We’re all tired of Covid, but there’s no avoiding the fact that case numbers and hospitalisations are rising, and the worst is yet to come. Siouxsie Wiles explains what could be done to ease the impact, and how you can prepare.
I went to the hairdresser last week. It had been about six weeks since I last went and the difference between the two appointments couldn’t have been starker. QR code? Gone. Official “Unite against Covid-19” signage reminding people to mask up? Gone. Box of surgical masks on the counter for those who’d forgotten their mask? Gone.
It’s like I’d stepped into some other timeline where Covid-19 doesn’t exist.
This lack of pandemic signalling made a difference. Six weeks ago, almost everyone in the salon was wearing a mask. Last week, it was just me, one other client, and the staff. I’m guessing the only reason many of the staff were wearing a mask is because at the orange setting of the government’s Covid Protection Framework, hairdressers are required to. The rules are also clear that masks should cover a person’s mouth and nose. But that didn’t stop some of the staff from wearing their mask under their nose or on their chin. In other words, mask theatre.
I get why. We’re all tired and wish the pandemic hadn’t happened. Wasn’t still happening. I was told that Covid-19 rampaged through the salon staff a couple of months ago, so they’re probably feeling like they’re not at risk of another infection so soon. That’s wrong but not surprising given the official guidance has only just caught up with the changing evidence. Even if you were infected as recently as three weeks ago, you are at risk of getting Covid-19 again. And with each infection, you roll the dice that could lead to long Covid, disability, and long-term health issues.
As well as the lack of masks, all the salon’s windows were closed. Seems the message about the importance of fresh air hadn’t got through either. I nearly had a panic attack and wished I’d had my CO2 monitor with me to measure how much potentially contaminated air everyone was sharing. I kept my mask on and crossed my fingers that it would be enough to protect me if one of the staff or other clients was infectious.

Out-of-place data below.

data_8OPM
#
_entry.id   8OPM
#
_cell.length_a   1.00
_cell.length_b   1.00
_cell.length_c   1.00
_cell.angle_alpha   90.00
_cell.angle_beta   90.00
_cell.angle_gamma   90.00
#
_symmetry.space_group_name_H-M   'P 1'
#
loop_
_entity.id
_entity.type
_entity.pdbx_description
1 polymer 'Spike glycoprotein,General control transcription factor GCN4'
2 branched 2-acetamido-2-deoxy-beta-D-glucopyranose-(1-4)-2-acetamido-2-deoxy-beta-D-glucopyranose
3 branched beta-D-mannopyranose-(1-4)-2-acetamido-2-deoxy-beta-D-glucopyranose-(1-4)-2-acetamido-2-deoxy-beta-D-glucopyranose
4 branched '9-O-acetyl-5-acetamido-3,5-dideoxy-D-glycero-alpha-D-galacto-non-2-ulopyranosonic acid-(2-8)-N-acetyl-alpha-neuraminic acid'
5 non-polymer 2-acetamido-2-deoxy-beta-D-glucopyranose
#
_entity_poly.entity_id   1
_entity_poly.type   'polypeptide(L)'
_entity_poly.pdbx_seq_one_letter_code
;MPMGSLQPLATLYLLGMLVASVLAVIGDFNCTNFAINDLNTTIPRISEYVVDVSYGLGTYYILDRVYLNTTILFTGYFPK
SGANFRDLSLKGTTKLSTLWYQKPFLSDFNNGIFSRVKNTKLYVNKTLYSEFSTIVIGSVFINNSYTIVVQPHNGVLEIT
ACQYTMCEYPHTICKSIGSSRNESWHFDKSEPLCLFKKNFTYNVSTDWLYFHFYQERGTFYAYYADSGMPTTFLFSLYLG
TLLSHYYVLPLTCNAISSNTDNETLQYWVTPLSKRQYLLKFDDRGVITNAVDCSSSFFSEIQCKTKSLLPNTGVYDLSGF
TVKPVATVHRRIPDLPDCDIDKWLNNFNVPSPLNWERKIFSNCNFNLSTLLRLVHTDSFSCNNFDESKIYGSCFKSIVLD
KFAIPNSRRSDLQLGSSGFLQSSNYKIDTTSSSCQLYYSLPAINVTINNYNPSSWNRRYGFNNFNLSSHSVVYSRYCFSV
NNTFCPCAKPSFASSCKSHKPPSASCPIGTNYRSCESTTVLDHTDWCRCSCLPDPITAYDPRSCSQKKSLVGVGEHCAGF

A new wave means you’re more at risk of getting Covid
The reality is that your chances of encountering someone infectious with Covid-19 now are higher than they were six weeks ago, and they’ll continue to increase. Just look at the seven-day rolling average of daily cases. It’s doubled in the last few weeks and we’re almost halfway to the peak of our first omicron wave.
Newsroom’s Marc Daalder has pulled together a nice interactive visualisation of data from Dr Kit Yates, an author and mathematical biologist at the University of Bath. It shows how the chances of sharing a space with someone with Covid-19 increases as the number of people in a space increases and the population prevalence – the amount of Covid-19 around – increases.
With Covid-19 cases spiking in Aotearoa, an important question: What is the chance that someone in the same room as you has Covid-19?
— Marc Daalder 😷 Wear a Mask (@marcdaalder) July 8, 2022
We aren’t alone in experiencing this latest wave, which is thanks to the latest omicron variant, BA.5, and immunity from having been infected and/or vaccinated fading over time. Check out the explainer from Toby Morris and me about that here. Cases and hospitalisations are rising in lots of countries, including Australia, Japan, the UK, the US, and across Europe. So, all this “the rest of the world has moved on” bullshit is just people being dangerously in denial of reality. It does look as though we might be punching above our weight in terms of per capita confirmed daily cases, though Dr Jin Russell and I have written about how hard it’s getting to interpret the Covid-19 data coming from lots of different countries.
Hospitalisations are on the rise – and that’s bad news
What’s really worrying for New Zealand is our rising hospitalisations, up from 417 two weeks ago to over 700 now. They peaked at 1,016 during the first omicron wave but there is real concern they’re going to get even higher this time around. That’s partly because of the age demographics of the current cases. The rolling seven-day average of daily cases for the over-70s is already twice as high as it was at the peak of our first omicron wave.